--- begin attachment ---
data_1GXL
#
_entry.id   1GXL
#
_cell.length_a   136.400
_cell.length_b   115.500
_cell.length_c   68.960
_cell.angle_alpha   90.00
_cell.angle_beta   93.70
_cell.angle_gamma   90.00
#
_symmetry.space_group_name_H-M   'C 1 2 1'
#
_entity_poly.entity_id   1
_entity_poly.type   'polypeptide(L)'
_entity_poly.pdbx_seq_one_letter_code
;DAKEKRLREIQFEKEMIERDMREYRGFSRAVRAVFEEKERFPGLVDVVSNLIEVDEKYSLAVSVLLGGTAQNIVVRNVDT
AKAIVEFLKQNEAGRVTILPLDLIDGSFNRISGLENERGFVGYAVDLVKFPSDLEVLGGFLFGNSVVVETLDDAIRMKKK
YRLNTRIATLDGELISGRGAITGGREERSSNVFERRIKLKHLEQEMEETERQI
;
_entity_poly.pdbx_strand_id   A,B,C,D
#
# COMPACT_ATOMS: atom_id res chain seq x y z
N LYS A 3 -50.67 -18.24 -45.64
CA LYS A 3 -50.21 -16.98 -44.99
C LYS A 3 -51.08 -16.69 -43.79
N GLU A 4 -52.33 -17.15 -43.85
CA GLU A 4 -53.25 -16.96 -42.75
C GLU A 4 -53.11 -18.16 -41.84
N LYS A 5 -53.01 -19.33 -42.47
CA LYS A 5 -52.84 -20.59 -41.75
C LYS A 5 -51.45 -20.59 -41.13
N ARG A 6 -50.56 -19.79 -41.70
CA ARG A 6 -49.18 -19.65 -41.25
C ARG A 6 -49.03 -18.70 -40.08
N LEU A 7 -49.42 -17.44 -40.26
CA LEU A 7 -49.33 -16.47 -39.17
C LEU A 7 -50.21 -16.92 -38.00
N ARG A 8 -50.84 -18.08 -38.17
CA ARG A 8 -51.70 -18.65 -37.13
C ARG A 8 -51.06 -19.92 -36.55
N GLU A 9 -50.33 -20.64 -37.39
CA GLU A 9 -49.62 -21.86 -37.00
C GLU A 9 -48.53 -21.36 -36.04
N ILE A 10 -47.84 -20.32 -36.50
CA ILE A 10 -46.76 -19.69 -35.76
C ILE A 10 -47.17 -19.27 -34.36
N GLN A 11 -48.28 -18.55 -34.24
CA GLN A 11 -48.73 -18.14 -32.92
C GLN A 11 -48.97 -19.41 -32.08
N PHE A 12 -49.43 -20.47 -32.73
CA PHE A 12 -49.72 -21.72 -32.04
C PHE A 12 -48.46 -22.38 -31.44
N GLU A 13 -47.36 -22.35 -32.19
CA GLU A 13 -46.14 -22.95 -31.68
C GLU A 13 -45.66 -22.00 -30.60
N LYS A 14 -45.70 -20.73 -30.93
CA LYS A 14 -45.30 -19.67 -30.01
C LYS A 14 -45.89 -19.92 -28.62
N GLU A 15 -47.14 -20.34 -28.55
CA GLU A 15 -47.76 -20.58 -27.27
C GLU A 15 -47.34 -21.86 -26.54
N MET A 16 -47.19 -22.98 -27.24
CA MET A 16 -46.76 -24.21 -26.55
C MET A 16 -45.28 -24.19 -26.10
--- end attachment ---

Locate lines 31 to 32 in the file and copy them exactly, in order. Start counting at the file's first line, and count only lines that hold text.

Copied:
CA LYS A 5 -52.84 -20.59 -41.75
C LYS A 5 -51.45 -20.59 -41.13